Ritchie McKay is beginning just his fifth season at the University of New Mexico, but he was born and raised on the proud tradition of Lobo basketball. In fact, like many UNM fans, McKay grew up with powerful visions of Cherry and Silver glory which were fostered by his late father, Joe McKay, a standout player for New Mexico from 1960-63.
While the younger McKay completed his playing days and began his promising coaching career in the Pacific Northwest, the University of New Mexico has always been in his heart.
McKay learned about the proud legacy of Lobo basketball, beginning with his father's days playing at a packed Johnson Gymnasium under legendary head coach Bob King. Attending his first college game as a 12-year-old, McKay cheered on the nationally-ranked Lobos as they battled Cal-State Fullerton in a 1978 NCAA Tournament game in Tempe, Ariz.
Now at the helm of the team he adored as a child, McKay has high hopes for the future success of New Mexico basketball. Armed with an intense work ethic and unwavering devotion to the well-being of the program, McKay is eager to steer the program back to national prominence.
The 41-year-old McKay was named the 18th head men's basketball coach at the University of New Mexico on March 28, 2002.
McKay's first season was all about rebuilding - rare for a program with just three losing seasons in the previous 40 years. Due to circumstances before he arrived and injuries after he took over, McKay was in command of a squad that featured just eight scholarship players for most of the year. While the 10-18 record was tough to swallow, McKay enjoyed coaching a hard-working group that featured the nation's leading scorer in Ruben Douglas and a cast of underclassmen who showed up to play every game and improved as the season progressed.
New Mexico continued to show progress in McKay's second season, posting a 14-14 record and having very competitive showings against top competition.
The Lobos led late in the game against Texas Tech before falling in the final minute. UNM also put a scare into No. 6 Wake Forest on the road before falling by nine. New Mexico did scratch out a pair of big home wins over BYU and Utah, both teams that qualified for the NCAA Tournament.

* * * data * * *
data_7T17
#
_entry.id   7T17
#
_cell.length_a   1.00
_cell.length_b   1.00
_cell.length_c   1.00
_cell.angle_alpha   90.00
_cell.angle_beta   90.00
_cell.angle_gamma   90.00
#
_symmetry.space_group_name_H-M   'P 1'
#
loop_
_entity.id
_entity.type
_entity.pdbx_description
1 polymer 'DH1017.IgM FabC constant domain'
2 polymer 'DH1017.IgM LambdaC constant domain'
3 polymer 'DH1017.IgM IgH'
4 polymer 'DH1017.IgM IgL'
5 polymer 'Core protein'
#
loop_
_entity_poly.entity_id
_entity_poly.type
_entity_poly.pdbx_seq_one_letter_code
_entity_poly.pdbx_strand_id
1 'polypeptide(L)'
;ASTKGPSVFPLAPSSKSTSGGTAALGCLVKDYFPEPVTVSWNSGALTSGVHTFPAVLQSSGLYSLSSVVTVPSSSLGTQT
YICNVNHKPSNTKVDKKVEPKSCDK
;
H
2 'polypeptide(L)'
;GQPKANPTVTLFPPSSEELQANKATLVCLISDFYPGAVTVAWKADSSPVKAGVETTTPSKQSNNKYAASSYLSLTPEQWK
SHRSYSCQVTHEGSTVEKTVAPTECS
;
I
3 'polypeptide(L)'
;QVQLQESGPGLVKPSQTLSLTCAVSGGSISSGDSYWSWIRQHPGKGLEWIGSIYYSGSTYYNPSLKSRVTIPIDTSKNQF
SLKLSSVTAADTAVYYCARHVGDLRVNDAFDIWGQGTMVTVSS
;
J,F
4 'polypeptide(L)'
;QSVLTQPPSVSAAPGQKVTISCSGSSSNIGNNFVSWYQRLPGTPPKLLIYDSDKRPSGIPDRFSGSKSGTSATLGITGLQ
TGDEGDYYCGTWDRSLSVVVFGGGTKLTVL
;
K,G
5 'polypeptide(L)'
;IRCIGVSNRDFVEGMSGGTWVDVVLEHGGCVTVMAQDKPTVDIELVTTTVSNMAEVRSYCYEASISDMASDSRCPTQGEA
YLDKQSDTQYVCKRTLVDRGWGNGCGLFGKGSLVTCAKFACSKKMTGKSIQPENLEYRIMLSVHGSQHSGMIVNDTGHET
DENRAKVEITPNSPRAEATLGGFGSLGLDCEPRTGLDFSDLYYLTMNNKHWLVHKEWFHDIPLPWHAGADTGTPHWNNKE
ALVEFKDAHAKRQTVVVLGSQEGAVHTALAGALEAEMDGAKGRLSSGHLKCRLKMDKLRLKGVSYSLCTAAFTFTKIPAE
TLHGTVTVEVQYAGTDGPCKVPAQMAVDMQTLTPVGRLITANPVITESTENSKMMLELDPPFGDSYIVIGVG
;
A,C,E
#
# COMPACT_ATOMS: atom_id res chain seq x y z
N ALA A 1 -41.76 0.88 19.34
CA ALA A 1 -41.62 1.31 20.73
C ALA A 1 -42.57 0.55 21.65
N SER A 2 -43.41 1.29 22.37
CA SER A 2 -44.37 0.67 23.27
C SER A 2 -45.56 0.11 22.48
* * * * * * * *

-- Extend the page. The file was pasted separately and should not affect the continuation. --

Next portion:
It was a breakout season for the University of New Mexico in 2004-05 as it won the Mountain West Conference Tournament to culminate a sparkling nine-game winning streak and return to the NCAA Tournament for the first time in six years. It was the first Big Dance for McKay, either as a player or coach.
New Mexico finished 26-7, the second-highest win total in school history and a 12-win improvement from the 2003-04 season. Only eventual national champion North Carolina and Texas A&M progressed by a greater margin that UNM did in 2004-05. It was also two more victories than the previous two seasons combined.
The No. 2 seed in the MWC Tournament in Denver, UNM ran past BYU, San Diego State and 15th-ranked Utah to claim the school's first conference tournament title since 1996.
Picked to finish fourth in the MWC preseason poll, UNM started the conference season at 1-3. However, the Lobos finished 10-4, placing second behind Utah. The 10 wins came on the heels of four straight losing records in conference play and were the most by a New Mexico team since 11 victories in the Western Athletic Conference in 1998.
A nine-game winning streak got UNM back into postseason play. The run started against Air Force on Valentine's Day when the quintet of David Chiotti, Troy DeVries, Danny Granger, Alfred Neale and Mark Walters started together for the first time. The nine-game skein remains the longest for a Ritchie McKay-coached team and is the Lobos' best run since taking nine straight in 2000-01. The 2004-05 Lobos also won five straight games away from Albuquerque, a feat last achieved in 1977-78.